…the responsibility rests with all Members of this House, present and future, who must continue to uphold the highest standards of conduct and decorum, as we engage in the cut and thrust of parliamentary debate.

On the same day, the MCI published its terms and conditions for the use of the livestream video. It defined use as “making still images (e.g., screenshots), audio recordings, or video clips (e.g. short videos or animated Graphics Interchange Format (.GIF).”

It restricted the use of content “for personal use; for internal use within an organisation; for research, analysis and study; or for fair and accurate reporting of Parliamentary proceedings.”

It also included the following conditions:

…Any use of the Materials shall respect and maintain the dignity of the Republic of Singapore, the Parliament of Singapore, and any Members of Parliament (whether past or present), and in particular, they shall not be used for the purposes of satire, ridicule, or denigration;

The Materials shall not be used for any commercial purpose or financial gain, including use as part of or alongside advertisements and promotions, or in providing commercial products and services;

…The Materials shall not be used in any context that promotes, encourages, or facilitates illegal activity or anti-social behaviour, or that communicates falsehoods and misinformation;

…The Materials shall not be used in any context that promotes or fosters feelings of enmity, hatred, ill-will or intolerance between groups of persons, including on the grounds of race, religion, descent, place of birth, office, profession, or trade.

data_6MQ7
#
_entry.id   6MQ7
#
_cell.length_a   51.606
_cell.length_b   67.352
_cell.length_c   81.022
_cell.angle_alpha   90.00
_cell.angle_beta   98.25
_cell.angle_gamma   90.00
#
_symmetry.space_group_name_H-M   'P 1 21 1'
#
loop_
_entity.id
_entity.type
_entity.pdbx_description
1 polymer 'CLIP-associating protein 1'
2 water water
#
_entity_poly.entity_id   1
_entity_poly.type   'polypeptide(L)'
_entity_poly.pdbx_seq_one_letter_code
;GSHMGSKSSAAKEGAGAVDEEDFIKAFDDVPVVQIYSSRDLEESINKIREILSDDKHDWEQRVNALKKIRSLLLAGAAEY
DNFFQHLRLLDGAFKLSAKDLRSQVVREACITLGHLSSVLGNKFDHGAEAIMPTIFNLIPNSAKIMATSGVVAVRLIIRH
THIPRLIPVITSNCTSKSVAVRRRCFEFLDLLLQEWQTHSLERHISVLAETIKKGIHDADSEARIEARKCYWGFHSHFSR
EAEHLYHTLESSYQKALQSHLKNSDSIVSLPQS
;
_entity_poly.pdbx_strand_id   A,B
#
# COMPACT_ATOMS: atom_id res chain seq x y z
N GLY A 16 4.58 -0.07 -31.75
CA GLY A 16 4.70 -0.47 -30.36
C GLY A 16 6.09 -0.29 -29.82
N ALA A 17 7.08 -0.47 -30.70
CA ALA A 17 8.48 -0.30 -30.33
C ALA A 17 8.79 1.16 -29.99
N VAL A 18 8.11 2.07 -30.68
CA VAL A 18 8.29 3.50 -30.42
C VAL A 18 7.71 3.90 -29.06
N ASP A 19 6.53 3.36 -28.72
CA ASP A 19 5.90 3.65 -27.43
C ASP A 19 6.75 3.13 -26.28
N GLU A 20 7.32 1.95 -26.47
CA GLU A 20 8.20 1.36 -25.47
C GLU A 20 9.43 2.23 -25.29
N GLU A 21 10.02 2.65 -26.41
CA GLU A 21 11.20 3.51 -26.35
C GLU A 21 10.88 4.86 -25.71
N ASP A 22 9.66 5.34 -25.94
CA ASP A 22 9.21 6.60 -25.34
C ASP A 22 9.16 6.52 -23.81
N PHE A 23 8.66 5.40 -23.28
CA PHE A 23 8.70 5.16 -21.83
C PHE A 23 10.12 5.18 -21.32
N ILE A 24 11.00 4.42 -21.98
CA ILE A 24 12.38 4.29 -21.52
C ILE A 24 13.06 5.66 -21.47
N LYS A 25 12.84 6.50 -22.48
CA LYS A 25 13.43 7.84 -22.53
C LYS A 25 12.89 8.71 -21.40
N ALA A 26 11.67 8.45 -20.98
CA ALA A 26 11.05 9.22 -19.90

The MCI will determine “in its sole and absolute discretion” whether an internet user has breached the terms of the livestream session.

It remains to be seen how MCI will enforce the terms but the Singapore government has a reputation and record of criminalizing online criticism. In this case, MCI alone will determine whether the use of the livestream material constitutes satire, ridicule, denigration, or whether it promotes “anti-social behavior”.

Reactions on Twitter highlighted the role of activists and concerned citizens in sustaining the clamor for the livestreaming of Parliament sessions.

There was also a comment about the terms and conditions released by MCI:

Former diplomat Bilahari Kausikan is not supportive of broadcasting Parliament sessions in real time:

This is a mistake. It will undoubtedly be hailed as a step in the direction of ‘transparency’. But the real effect will not be genuine transparency.

The immediate effect will be to promote playing to the gallery which the opposition, having no responsibility for governance, can do better than the government and in any case, it is my impression that opposition MPs generally have better histrionic skills than government MPs.

The livestreamed videos will be accessible on MCI’s YouTube channel for six months.